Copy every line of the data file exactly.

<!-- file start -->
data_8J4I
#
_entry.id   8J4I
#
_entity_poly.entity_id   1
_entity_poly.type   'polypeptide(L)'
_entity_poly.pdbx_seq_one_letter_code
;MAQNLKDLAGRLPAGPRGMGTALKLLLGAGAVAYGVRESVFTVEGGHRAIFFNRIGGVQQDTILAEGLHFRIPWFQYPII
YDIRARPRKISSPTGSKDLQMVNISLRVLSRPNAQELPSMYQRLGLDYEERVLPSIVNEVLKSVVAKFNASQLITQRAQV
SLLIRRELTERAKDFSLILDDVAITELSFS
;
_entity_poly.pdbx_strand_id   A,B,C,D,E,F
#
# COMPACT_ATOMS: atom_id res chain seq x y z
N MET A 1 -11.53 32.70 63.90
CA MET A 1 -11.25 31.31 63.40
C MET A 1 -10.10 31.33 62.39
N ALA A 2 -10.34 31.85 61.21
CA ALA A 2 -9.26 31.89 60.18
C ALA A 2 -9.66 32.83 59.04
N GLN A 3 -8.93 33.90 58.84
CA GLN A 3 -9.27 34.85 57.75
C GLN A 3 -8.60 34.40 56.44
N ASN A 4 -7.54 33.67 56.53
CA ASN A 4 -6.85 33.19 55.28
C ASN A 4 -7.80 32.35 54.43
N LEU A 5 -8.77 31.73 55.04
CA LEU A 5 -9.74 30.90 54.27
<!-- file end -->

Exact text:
data_8J4I
#
_entry.id   8J4I
#
_entity_poly.entity_id   1
_entity_poly.type   'polypeptide(L)'
_entity_poly.pdbx_seq_one_letter_code
;MAQNLKDLAGRLPAGPRGMGTALKLLLGAGAVAYGVRESVFTVEGGHRAIFFNRIGGVQQDTILAEGLHFRIPWFQYPII
YDIRARPRKISSPTGSKDLQMVNISLRVLSRPNAQELPSMYQRLGLDYEERVLPSIVNEVLKSVVAKFNASQLITQRAQV
SLLIRRELTERAKDFSLILDDVAITELSFS
;
_entity_poly.pdbx_strand_id   A,B,C,D,E,F
#
# COMPACT_ATOMS: atom_id res chain seq x y z
N MET A 1 -11.53 32.70 63.90
CA MET A 1 -11.25 31.31 63.40
C MET A 1 -10.10 31.33 62.39
N ALA A 2 -10.34 31.85 61.21
CA ALA A 2 -9.26 31.89 60.18
C ALA A 2 -9.66 32.83 59.04
N GLN A 3 -8.93 33.90 58.84
CA GLN A 3 -9.27 34.85 57.75
C GLN A 3 -8.60 34.40 56.44
N ASN A 4 -7.54 33.67 56.53
CA ASN A 4 -6.85 33.19 55.28
C ASN A 4 -7.80 32.35 54.43
N LEU A 5 -8.77 31.73 55.04
CA LEU A 5 -9.74 30.90 54.27